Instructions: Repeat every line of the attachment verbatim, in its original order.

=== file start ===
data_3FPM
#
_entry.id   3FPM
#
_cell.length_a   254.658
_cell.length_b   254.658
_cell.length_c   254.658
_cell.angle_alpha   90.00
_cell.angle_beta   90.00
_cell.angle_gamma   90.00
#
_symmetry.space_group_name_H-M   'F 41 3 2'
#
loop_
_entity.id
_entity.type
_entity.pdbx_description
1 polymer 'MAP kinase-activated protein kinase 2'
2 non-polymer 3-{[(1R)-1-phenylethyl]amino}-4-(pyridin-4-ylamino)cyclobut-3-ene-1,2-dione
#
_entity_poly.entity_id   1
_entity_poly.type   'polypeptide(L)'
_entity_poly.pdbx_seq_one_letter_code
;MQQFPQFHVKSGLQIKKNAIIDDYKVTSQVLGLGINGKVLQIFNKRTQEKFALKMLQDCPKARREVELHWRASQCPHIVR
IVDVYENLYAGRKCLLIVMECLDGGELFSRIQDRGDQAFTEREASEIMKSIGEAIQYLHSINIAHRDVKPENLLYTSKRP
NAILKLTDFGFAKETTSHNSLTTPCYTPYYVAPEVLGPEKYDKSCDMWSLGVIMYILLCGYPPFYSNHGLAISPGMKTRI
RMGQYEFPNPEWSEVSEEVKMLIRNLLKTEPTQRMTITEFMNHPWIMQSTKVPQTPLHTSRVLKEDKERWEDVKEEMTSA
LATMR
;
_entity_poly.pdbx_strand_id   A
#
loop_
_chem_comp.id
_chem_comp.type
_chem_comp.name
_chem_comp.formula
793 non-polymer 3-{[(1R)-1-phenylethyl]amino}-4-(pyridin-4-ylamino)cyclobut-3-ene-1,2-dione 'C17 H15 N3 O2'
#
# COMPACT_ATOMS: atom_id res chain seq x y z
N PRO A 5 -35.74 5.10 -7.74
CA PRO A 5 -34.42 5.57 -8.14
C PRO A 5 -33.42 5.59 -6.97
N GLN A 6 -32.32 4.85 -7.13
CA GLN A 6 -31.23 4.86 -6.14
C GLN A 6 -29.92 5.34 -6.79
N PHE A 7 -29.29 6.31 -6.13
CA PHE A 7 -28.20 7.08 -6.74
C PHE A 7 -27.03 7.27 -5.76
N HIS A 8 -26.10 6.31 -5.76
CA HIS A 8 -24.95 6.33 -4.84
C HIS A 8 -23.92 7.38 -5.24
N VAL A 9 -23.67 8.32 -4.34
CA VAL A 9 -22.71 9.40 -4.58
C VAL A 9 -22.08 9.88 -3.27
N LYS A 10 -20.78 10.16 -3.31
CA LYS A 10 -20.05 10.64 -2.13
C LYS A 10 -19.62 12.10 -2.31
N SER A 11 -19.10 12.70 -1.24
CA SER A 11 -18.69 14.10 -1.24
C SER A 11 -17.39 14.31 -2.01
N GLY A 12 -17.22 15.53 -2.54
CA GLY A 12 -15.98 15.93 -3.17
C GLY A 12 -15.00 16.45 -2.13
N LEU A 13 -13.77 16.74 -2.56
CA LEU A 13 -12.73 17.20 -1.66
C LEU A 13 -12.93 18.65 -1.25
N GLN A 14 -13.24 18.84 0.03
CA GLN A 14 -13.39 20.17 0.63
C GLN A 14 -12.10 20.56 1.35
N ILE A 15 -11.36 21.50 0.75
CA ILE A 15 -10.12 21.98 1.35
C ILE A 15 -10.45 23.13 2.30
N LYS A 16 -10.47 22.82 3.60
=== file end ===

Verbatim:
data_3FPM
#
_entry.id   3FPM
#
_cell.length_a   254.658
_cell.length_b   254.658
_cell.length_c   254.658
_cell.angle_alpha   90.00
_cell.angle_beta   90.00
_cell.angle_gamma   90.00
#
_symmetry.space_group_name_H-M   'F 41 3 2'
#
loop_
_entity.id
_entity.type
_entity.pdbx_description
1 polymer 'MAP kinase-activated protein kinase 2'
2 non-polymer 3-{[(1R)-1-phenylethyl]amino}-4-(pyridin-4-ylamino)cyclobut-3-ene-1,2-dione
#
_entity_poly.entity_id   1
_entity_poly.type   'polypeptide(L)'
_entity_poly.pdbx_seq_one_letter_code
;MQQFPQFHVKSGLQIKKNAIIDDYKVTSQVLGLGINGKVLQIFNKRTQEKFALKMLQDCPKARREVELHWRASQCPHIVR
IVDVYENLYAGRKCLLIVMECLDGGELFSRIQDRGDQAFTEREASEIMKSIGEAIQYLHSINIAHRDVKPENLLYTSKRP
NAILKLTDFGFAKETTSHNSLTTPCYTPYYVAPEVLGPEKYDKSCDMWSLGVIMYILLCGYPPFYSNHGLAISPGMKTRI
RMGQYEFPNPEWSEVSEEVKMLIRNLLKTEPTQRMTITEFMNHPWIMQSTKVPQTPLHTSRVLKEDKERWEDVKEEMTSA
LATMR
;
_entity_poly.pdbx_strand_id   A
#
loop_
_chem_comp.id
_chem_comp.type
_chem_comp.name
_chem_comp.formula
793 non-polymer 3-{[(1R)-1-phenylethyl]amino}-4-(pyridin-4-ylamino)cyclobut-3-ene-1,2-dione 'C17 H15 N3 O2'
#
# COMPACT_ATOMS: atom_id res chain seq x y z
N PRO A 5 -35.74 5.10 -7.74
CA PRO A 5 -34.42 5.57 -8.14
C PRO A 5 -33.42 5.59 -6.97
N GLN A 6 -32.32 4.85 -7.13
CA GLN A 6 -31.23 4.86 -6.14
C GLN A 6 -29.92 5.34 -6.79
N PHE A 7 -29.29 6.31 -6.13
CA PHE A 7 -28.20 7.08 -6.74
C PHE A 7 -27.03 7.27 -5.76
N HIS A 8 -26.10 6.31 -5.76
CA HIS A 8 -24.95 6.33 -4.84
C HIS A 8 -23.92 7.38 -5.24
N VAL A 9 -23.67 8.32 -4.34
CA VAL A 9 -22.71 9.40 -4.58
C VAL A 9 -22.08 9.88 -3.27
N LYS A 10 -20.78 10.16 -3.31
CA LYS A 10 -20.05 10.64 -2.13
C LYS A 10 -19.62 12.10 -2.31
N SER A 11 -19.10 12.70 -1.24
CA SER A 11 -18.69 14.10 -1.24
C SER A 11 -17.39 14.31 -2.01
N GLY A 12 -17.22 15.53 -2.54
CA GLY A 12 -15.98 15.93 -3.17
C GLY A 12 -15.00 16.45 -2.13
N LEU A 13 -13.77 16.74 -2.56
CA LEU A 13 -12.73 17.20 -1.66
C LEU A 13 -12.93 18.65 -1.25
N GLN A 14 -13.24 18.84 0.03
CA GLN A 14 -13.39 20.17 0.63
C GLN A 14 -12.10 20.56 1.35
N ILE A 15 -11.36 21.50 0.75
CA ILE A 15 -10.12 21.98 1.35
C ILE A 15 -10.45 23.13 2.30
N LYS A 16 -10.47 22.82 3.60